Even though all Christians agree we should follow the teachings of the Bible, it can be a very complex piece of writing to interpret, especially when combined with the language and cultural differences when compared to our own. It is fortunate that the most important message of salvation through Jesus remains unchanged, but many other messages are not so easily understood without understanding the context in which the stories were written. That said, it is too much to ask the average Christian to thoroughly investigate the entirety of cultural circumstances of the Bible, and ideally, that’s what Biblical experts are for (although even these experts disagree on numerous topics). However, when you do your Biblical readings, keep in mind that the Bible, although a timeless piece of writing, is a book with a great deal of its original meaning and intention skewed by the translation of time, cultures, and languages.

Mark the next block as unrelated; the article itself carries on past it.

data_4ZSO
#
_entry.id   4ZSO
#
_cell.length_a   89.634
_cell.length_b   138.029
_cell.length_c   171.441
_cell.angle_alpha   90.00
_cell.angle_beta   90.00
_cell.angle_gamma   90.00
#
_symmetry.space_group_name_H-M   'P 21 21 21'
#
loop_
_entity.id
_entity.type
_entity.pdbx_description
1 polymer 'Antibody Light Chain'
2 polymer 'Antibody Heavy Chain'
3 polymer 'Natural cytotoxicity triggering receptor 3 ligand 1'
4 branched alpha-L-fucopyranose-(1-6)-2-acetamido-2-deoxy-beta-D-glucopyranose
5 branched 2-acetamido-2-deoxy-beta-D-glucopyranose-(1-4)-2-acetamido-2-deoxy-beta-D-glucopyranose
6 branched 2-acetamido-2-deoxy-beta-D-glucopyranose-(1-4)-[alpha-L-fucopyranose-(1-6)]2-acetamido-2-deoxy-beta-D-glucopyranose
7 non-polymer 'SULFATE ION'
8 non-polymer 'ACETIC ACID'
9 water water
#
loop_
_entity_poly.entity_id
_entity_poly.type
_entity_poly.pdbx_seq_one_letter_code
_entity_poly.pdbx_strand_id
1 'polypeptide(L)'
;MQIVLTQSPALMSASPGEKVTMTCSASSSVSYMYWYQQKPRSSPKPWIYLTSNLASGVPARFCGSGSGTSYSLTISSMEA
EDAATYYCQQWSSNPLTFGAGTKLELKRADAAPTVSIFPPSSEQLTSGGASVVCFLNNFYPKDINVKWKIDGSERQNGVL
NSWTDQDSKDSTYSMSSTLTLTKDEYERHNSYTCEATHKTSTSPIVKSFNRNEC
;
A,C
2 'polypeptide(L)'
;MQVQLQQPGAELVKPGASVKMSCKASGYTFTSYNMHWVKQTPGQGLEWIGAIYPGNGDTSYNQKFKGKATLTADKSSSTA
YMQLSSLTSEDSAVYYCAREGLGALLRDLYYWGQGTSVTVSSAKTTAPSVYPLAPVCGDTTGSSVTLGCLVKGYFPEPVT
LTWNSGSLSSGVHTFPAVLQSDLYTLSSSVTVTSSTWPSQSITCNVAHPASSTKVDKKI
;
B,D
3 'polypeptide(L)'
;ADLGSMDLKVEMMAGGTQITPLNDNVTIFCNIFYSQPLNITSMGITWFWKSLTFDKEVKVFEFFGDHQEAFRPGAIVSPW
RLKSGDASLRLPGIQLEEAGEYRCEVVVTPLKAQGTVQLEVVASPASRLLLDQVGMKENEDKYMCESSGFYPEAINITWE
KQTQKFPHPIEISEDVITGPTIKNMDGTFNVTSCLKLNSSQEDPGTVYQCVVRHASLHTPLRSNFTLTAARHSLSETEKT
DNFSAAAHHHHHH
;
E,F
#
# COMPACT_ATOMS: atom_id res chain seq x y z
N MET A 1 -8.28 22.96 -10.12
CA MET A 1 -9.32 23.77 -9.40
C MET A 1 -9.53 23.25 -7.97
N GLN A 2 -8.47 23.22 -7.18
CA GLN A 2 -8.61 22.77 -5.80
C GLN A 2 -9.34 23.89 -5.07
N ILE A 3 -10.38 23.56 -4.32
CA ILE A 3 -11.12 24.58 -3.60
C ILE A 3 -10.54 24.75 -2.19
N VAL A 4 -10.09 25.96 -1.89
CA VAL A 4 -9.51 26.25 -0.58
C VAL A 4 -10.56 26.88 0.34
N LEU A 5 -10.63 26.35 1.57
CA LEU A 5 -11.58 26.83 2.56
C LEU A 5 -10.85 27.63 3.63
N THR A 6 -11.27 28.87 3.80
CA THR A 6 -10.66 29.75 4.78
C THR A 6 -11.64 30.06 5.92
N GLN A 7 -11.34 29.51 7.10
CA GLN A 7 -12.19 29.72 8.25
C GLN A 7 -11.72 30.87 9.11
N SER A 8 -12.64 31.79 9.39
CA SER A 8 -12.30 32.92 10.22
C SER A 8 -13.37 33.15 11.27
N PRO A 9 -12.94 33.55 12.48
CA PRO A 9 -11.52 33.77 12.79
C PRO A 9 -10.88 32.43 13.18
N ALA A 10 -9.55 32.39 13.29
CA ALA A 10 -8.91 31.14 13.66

featured image by こくとー | reprinted with permission (pixiv illust: 27953838)

Kaze

Kaze is a graduate from the University of Tokyo who currently works on developing gene therapies for genetic diseases. He is a Nanatard since 2009 and mostly spends his time reading VNs and studying Japanese. Strangely enough, also a devout Christian.

One thought on “Lost in Translation

  1. Recently, my father read the following biblical verse:
    “This is the genealogy of Jesus the Messiah the son of David, the son of Abraham:”
    He quickly came to the conclusion that the Bible must be false if it can claim at least three different fathers for Jesus within the space of a few pages.

    Thanks for the mention, btw ^_^.